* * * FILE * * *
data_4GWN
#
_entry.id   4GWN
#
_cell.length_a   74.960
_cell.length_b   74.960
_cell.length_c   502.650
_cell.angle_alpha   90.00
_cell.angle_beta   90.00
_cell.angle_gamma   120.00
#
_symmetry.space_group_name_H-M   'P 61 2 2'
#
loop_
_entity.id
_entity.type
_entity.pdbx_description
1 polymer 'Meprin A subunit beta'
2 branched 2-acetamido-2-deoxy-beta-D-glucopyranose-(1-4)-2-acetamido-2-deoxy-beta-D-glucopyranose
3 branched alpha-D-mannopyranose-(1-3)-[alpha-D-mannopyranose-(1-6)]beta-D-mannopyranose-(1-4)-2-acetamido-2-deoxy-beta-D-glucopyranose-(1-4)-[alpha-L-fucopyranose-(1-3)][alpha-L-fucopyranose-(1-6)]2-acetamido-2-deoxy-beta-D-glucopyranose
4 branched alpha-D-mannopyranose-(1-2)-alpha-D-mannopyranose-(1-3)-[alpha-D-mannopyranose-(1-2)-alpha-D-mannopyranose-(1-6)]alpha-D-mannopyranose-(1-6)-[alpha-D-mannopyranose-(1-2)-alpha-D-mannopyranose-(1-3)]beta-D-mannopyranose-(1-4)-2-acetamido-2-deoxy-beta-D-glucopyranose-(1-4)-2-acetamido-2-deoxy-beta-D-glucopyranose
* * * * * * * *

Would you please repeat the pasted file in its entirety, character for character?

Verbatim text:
data_4GWN
#
_entry.id   4GWN
#
_cell.length_a   74.960
_cell.length_b   74.960
_cell.length_c   502.650
_cell.angle_alpha   90.00
_cell.angle_beta   90.00
_cell.angle_gamma   120.00
#
_symmetry.space_group_name_H-M   'P 61 2 2'
#
loop_
_entity.id
_entity.type
_entity.pdbx_description
1 polymer 'Meprin A subunit beta'
2 branched 2-acetamido-2-deoxy-beta-D-glucopyranose-(1-4)-2-acetamido-2-deoxy-beta-D-glucopyranose
3 branched alpha-D-mannopyranose-(1-3)-[alpha-D-mannopyranose-(1-6)]beta-D-mannopyranose-(1-4)-2-acetamido-2-deoxy-beta-D-glucopyranose-(1-4)-[alpha-L-fucopyranose-(1-3)][alpha-L-fucopyranose-(1-6)]2-acetamido-2-deoxy-beta-D-glucopyranose
4 branched alpha-D-mannopyranose-(1-2)-alpha-D-mannopyranose-(1-3)-[alpha-D-mannopyranose-(1-2)-alpha-D-mannopyranose-(1-6)]alpha-D-mannopyranose-(1-6)-[alpha-D-mannopyranose-(1-2)-alpha-D-mannopyranose-(1-3)]beta-D-mannopyranose-(1-4)-2-acetamido-2-deoxy-beta-D-glucopyranose-(1-4)-2-acetamido-2-deoxy-beta-D-glucopyranose